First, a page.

September 3, 2003



Cost of Organic Eggs in Europe Moves Up


Shoppers face a 70p rise in the price of a dozen organic eggs because of new EU rules, producers warned on Sept 1.


Regulations due to be phased in from November will ban artificial feed and reduce the density of hens in sheds.


Farmers say the changes could force many of them out of business and result in a "major shortage" of organic eggs.


Producers are now calling on supermarkets, which buy 90 per cent of the UK's organic free-range eggs, to guarantee a rise in the price they pay to cover the increased production costs.


John Widdowson, vice-chairman of the British Free Range Egg Producers Association, said: "It is not a case of us being greedy. If we don't get the extra income many producers won't be able to stay in business." The organisation, which has more than 300 members, says the new European Organic Livestock Regulations will push production costs up by around 36p-a-dozen over the next three years. If the rise was passed on to the customers it would result in the supermarket price going up by 25 per cent, or around 70p for 12 eggs, it says.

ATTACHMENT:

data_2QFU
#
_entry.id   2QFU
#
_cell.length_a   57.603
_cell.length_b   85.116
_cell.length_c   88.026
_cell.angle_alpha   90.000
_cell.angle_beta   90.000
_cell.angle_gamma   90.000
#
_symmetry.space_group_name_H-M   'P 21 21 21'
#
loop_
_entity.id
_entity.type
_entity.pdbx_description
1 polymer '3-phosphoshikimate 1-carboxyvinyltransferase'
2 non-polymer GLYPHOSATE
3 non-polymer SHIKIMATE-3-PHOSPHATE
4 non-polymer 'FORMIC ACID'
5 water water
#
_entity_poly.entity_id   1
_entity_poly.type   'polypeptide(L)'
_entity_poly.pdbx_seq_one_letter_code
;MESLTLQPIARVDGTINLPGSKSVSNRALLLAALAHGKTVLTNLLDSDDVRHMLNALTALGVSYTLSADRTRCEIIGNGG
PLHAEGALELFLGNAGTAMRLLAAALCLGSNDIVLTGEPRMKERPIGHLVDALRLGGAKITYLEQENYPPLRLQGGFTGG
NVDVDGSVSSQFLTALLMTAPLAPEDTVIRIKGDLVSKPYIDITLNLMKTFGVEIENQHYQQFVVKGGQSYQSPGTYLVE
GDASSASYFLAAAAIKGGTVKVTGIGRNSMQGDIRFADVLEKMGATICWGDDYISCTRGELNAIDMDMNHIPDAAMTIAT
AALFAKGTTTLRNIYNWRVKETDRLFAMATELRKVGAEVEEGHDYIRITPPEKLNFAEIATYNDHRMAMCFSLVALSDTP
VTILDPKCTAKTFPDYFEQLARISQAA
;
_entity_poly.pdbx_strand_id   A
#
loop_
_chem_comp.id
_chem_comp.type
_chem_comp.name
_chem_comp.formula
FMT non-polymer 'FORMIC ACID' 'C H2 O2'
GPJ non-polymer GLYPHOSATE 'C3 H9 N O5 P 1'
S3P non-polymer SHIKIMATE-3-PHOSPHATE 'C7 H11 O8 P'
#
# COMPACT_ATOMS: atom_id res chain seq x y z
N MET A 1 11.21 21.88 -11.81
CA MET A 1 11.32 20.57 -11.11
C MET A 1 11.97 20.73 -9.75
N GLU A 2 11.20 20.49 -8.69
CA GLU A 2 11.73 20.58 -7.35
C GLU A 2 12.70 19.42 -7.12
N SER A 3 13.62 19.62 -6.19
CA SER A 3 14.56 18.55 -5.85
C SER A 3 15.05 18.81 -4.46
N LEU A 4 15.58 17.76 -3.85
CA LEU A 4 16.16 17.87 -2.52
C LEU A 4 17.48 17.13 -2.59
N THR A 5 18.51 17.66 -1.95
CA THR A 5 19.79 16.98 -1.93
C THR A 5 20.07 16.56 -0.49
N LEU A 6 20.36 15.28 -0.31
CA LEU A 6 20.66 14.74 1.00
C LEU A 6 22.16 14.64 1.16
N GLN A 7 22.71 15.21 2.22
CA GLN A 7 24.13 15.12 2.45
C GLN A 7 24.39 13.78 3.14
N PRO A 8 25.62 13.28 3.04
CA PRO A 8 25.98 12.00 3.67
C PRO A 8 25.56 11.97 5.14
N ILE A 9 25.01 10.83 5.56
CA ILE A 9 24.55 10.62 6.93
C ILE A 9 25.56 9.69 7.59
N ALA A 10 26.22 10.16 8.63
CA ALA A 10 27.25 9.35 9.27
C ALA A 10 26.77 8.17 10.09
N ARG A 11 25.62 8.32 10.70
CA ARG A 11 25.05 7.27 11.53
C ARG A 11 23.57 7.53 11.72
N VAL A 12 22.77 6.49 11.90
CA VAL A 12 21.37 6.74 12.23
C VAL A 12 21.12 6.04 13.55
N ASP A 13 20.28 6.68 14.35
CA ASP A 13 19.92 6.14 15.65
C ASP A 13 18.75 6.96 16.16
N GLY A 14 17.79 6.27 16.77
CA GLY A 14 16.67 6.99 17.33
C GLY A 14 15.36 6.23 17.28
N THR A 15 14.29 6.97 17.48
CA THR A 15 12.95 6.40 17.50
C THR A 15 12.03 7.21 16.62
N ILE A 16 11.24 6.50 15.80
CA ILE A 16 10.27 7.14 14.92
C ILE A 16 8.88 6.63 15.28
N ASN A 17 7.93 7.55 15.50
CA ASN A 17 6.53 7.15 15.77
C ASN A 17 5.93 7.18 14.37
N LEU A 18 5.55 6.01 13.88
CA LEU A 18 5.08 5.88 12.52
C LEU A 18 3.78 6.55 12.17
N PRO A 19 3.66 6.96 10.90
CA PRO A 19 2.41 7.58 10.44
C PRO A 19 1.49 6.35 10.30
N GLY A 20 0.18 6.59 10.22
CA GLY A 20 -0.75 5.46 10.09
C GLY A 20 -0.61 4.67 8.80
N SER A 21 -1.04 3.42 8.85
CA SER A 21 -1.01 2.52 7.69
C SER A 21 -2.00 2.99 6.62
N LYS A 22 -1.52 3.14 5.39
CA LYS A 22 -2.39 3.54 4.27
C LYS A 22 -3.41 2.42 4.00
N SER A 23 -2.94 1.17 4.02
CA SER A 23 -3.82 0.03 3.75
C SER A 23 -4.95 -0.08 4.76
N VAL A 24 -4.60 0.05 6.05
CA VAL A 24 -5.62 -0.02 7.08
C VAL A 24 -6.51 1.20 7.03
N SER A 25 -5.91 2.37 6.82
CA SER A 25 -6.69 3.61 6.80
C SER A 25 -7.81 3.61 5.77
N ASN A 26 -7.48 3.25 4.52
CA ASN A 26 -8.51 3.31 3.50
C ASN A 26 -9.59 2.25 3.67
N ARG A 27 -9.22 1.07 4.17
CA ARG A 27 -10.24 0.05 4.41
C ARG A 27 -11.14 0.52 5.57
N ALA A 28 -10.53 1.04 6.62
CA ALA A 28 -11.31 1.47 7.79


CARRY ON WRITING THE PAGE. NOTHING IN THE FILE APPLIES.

Free-range hens are fed on a vegetarian diet, comprising cereals such as wheat, maize, barley and soya, and supplemented with calcium and vitamins.


The new rules will mean replacing synthetic amino acids used to offset deficiencies in the hen's vegetarian diet with a natural alternative.
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